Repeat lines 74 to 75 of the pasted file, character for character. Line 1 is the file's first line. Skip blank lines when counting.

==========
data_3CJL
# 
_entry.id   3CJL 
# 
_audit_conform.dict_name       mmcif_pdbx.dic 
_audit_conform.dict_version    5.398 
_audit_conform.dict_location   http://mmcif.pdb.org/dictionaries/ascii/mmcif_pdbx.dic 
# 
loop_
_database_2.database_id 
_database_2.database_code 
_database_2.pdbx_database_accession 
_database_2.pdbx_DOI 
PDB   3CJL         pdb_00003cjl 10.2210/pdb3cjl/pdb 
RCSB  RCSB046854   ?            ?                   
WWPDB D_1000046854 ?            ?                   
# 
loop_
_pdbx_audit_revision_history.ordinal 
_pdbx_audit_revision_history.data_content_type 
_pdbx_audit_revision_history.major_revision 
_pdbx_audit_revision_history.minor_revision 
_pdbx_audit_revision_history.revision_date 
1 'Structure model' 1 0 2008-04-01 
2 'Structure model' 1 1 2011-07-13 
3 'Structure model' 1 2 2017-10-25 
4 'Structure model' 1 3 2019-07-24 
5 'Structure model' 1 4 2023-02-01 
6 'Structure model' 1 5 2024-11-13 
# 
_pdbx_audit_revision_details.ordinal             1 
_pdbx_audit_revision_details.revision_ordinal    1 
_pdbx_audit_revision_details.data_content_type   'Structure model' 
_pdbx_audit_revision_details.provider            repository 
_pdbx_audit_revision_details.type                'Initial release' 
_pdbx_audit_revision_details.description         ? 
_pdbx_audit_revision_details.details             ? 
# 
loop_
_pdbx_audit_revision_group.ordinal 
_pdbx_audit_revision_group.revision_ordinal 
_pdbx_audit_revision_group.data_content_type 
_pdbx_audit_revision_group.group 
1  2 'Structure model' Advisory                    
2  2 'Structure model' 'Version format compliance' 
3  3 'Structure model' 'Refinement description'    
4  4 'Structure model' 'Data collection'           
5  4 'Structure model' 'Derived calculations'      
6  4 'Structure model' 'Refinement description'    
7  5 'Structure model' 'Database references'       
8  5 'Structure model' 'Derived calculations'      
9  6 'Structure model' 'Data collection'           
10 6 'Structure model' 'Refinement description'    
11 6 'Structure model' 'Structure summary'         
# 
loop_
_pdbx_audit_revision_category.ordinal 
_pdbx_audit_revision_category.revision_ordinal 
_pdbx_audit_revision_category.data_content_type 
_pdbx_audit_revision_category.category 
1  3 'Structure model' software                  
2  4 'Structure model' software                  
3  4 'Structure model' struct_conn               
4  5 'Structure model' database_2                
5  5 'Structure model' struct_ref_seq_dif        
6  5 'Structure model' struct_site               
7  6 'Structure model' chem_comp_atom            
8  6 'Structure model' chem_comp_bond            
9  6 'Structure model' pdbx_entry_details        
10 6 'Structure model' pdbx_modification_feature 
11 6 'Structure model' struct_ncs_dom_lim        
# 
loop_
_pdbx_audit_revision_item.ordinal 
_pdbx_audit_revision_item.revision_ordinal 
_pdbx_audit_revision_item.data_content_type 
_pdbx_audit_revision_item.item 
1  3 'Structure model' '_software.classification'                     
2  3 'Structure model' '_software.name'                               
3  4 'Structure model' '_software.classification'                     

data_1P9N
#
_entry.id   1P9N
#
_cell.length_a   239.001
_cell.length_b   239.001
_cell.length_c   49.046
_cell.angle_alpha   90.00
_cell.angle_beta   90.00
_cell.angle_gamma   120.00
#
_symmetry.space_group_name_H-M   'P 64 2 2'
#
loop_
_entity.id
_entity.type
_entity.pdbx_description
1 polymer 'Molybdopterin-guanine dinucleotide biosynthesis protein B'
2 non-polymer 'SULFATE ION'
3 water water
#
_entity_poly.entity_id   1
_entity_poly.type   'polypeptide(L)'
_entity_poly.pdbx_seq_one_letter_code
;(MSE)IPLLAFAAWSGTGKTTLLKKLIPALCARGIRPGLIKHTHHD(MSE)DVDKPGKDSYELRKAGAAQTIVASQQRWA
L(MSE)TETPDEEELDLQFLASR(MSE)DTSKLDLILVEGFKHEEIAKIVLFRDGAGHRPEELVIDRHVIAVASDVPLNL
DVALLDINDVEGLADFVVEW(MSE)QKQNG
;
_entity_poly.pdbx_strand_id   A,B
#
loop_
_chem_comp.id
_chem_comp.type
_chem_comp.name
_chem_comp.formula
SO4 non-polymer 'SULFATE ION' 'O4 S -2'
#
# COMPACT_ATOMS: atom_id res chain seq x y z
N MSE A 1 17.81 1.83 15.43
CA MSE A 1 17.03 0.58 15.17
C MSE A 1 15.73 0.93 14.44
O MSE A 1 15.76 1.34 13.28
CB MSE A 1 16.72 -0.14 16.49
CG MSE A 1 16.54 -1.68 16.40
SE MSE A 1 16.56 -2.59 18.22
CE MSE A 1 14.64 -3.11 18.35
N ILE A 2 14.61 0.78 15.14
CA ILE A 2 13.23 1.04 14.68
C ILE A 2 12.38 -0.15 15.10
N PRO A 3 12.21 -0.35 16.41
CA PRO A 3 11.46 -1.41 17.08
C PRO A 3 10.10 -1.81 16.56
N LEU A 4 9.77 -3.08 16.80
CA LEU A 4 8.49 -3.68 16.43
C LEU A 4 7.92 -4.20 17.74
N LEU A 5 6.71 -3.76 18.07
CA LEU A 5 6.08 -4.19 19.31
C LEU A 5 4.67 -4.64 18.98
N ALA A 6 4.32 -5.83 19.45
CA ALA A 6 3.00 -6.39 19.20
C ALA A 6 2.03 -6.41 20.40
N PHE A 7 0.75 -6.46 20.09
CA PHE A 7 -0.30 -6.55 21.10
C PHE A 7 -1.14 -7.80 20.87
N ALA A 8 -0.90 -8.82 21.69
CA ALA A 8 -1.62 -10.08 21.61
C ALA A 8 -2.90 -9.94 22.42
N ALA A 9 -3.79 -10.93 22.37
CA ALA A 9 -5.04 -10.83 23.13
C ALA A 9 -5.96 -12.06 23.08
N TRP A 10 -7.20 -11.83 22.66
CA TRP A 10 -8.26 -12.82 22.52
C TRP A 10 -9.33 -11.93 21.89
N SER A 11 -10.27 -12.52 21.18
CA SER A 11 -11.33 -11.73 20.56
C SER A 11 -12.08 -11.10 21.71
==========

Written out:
_pdbx_audit_revision_item.ordinal 
_pdbx_audit_revision_item.revision_ordinal 